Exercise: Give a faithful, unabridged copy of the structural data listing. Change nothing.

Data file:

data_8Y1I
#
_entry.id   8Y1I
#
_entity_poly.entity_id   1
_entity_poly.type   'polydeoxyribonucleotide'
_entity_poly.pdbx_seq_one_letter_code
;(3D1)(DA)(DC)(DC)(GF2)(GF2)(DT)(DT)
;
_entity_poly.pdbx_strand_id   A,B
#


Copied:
data_8Y1I
#
_entry.id   8Y1I
#
_entity_poly.entity_id   1
_entity_poly.type   'polydeoxyribonucleotide'
_entity_poly.pdbx_seq_one_letter_code
;(3D1)(DA)(DC)(DC)(GF2)(GF2)(DT)(DT)
;
_entity_poly.pdbx_strand_id   A,B
#